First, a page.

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Protest camp: Parachinari youth still hopeful for a change of tide

Published: April 26, 2011
Protesters hold placards, hoping their elected representatives finally listen. PHOTO: ZAFAR ASLAM/EXPRESS
ISLAMABAD: 

Two years away from home, Muhammad Ali’s patience is running out. He wants the road leading to his home town opened now so that he could rejoin his family.
“My cousins are dead. The Taliban killed my loved ones and I could not even go to attend their funerals,” said Ali, one of the hundreds of youth from Parachinar, the headquarters of Kurram Agency, who are on a hunger strike against the closure of the Thal-Parachinar-Peshawar road for the last four years.
Hundreds of youth from Parachinar and adjoining areas of Upper Kurram Agency gathered in Islamabad four days ago. They established a camp in front of the National Press Club, hoping they might attract the attention of the government and the rights campaigners.
“No one from the government has shown up as yet. Interior Minister Rehman Malik and a few others came to the press club but none of them paid us a visit,” said Iqtidar.
Ali is a university student in Islamabad. He and his friends complained that the Taliban were chopping through their relatives like butchers. Whosoever tried to travel on the Thal road was targeted by the Taliban. Even convoys under military protection were not spared, they said.
“The other day they killed my cousin who was in army. We only received his mutilated remains,” said Mustafa. His cousin was one of the 41 people abducted by the Taliban on March 25 this year. The bodies of eight were handed over to their families two days ago.
Mustafa said the families had to pay for the bodies as well. “I fail to understand how they [Taliban] attack a convoy travelling under military protection, and that too in settled areas,” he added.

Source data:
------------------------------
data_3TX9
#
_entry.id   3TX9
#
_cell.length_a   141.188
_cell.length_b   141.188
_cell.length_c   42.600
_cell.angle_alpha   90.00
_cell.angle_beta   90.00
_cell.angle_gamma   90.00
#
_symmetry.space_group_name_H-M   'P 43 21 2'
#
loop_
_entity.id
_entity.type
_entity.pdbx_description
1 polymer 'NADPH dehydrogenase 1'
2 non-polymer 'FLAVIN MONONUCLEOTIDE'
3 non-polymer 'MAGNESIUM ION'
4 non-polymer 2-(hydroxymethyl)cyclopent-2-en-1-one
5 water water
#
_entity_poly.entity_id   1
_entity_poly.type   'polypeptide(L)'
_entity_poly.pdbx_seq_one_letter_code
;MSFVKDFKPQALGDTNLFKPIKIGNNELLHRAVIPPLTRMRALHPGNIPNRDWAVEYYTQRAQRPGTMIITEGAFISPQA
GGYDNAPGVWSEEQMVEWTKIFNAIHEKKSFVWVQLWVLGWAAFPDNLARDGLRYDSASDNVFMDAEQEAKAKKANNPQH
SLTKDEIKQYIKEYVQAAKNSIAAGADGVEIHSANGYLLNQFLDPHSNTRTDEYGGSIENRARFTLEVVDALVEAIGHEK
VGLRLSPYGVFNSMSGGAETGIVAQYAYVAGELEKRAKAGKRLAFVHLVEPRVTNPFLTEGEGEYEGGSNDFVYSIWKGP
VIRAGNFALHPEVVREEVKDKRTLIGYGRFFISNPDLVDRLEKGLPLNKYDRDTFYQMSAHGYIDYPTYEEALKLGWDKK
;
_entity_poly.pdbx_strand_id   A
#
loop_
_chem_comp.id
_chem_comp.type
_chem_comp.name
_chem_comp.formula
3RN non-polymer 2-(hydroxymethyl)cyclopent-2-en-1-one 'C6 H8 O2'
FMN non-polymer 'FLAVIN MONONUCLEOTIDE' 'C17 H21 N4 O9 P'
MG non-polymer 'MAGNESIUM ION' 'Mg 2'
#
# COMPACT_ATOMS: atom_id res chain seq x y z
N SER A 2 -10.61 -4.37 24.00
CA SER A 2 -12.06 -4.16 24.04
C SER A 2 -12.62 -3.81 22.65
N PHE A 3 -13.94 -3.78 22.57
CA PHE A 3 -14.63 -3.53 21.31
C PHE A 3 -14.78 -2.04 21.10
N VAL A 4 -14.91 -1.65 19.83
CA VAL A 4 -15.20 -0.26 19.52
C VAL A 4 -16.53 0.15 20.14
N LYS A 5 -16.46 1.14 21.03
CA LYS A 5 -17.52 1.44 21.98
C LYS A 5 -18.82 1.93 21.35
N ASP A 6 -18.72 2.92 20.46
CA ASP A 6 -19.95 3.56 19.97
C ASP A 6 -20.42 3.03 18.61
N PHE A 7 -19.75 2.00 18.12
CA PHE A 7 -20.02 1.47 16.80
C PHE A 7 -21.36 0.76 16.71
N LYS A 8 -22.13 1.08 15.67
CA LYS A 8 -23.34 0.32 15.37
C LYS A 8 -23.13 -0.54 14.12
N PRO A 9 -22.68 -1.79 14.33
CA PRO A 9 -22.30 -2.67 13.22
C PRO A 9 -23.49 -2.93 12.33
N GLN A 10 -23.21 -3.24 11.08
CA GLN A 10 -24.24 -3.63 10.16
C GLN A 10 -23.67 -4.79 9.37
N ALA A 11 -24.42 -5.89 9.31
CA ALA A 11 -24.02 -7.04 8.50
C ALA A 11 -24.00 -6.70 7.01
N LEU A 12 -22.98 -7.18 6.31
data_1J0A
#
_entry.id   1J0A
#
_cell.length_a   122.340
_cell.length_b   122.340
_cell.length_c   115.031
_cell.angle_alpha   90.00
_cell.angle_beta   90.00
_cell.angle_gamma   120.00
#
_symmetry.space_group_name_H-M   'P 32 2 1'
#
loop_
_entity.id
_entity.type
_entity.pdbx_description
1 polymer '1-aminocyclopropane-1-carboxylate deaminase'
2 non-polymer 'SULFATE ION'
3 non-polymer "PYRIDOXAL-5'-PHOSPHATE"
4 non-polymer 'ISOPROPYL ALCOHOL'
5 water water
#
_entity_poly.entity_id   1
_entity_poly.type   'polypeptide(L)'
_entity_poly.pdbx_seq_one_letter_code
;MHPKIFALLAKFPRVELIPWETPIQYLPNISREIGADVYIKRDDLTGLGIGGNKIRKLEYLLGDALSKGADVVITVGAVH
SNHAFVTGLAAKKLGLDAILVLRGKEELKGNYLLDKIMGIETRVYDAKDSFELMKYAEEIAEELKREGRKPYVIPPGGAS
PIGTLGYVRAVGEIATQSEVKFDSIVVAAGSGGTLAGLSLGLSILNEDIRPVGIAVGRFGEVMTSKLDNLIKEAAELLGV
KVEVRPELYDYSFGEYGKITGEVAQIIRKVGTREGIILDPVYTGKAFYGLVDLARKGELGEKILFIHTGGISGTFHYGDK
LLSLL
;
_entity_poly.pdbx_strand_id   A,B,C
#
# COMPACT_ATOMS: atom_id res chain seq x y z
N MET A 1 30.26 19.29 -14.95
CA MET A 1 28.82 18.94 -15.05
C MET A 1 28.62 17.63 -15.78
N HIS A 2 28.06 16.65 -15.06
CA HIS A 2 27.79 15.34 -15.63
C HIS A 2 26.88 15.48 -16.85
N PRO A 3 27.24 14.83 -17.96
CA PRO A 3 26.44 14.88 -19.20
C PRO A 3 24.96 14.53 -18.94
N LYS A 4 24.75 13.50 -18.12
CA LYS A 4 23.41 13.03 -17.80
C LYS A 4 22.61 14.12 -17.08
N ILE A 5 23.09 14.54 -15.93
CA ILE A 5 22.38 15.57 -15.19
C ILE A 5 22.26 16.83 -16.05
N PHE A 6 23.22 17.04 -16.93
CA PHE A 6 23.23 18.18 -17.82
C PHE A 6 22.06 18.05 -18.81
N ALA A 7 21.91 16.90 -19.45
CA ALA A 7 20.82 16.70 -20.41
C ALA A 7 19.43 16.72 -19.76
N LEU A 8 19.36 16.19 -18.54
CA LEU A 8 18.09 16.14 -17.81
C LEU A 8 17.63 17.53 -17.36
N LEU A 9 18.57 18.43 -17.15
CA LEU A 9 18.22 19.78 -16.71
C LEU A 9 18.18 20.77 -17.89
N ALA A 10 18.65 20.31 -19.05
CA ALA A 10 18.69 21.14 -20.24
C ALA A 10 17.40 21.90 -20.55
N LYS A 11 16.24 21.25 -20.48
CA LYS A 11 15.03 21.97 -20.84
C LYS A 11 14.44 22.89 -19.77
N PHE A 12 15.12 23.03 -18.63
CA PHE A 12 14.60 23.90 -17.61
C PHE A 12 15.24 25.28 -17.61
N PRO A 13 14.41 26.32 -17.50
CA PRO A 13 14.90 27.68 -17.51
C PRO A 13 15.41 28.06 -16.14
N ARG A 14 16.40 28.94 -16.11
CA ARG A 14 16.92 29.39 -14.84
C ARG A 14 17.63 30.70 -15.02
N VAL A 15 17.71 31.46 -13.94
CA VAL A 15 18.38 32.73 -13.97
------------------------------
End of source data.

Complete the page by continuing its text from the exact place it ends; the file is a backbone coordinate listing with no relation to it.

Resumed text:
To a distant observer, it appeared to be a simple case of Taliban’s conventional vengeance against Shiites. But the Parachinar youth refused to believe that. A sectarian divide is being deliberately created. It is much more than a Shia-Sunni issue.
Upper Kurram is a Shia majority area while Lower Kurram is predominantly Sunni populated area. By now, only Upper Kurram is free from Taliban control.
“When we struck a federal government sponsored peace agreement with the Taliban a few months ago, people from the two sides of Kurram agency visited each other and roamed freely,” said Mustafa.
“But recently, some people have been creating disturbances. A group of miscreants openly abused our Imams in Parachinar Bazaar recently and the administration remained silent spactator despite our repeated appeals for action against them,” said Iftikhar Hussain.
He opined that the “Establishment is behind such tactics to instigate a Shia-Sunni clash.” Hussain and many others accused the establishment of wanting to launch the Taliban across into Afghanistan after the Americans exit.
“Hundreds of times we have offered our services to the army and government to fight against any enemy of Pakistan. Why do they need the Taliban when we were ready to give our blood for Pakistan’s security and its interests?”, asked a number of youth.
The young boys who had come from different parts of Pakistan to express their desire for the restoration of a road link from Peshawar to their hometown said that they loved Pakistan. However, they felt betrayed.
They said their loved ones were being brutally murdered; Taliban were besieging them, denying them access to the rest of the country, while the authorities look the other way. The only air service operating from the area is too expensive for a majority of the people, who feel like the private air company is exploiting the situation.
They remain hopeful of getting the attention of the authorities. Until then, they are not about to end their hunger camp in the Federal Capital anytime soon.
Published in The Express Tribune, April 26th, 2011.
 
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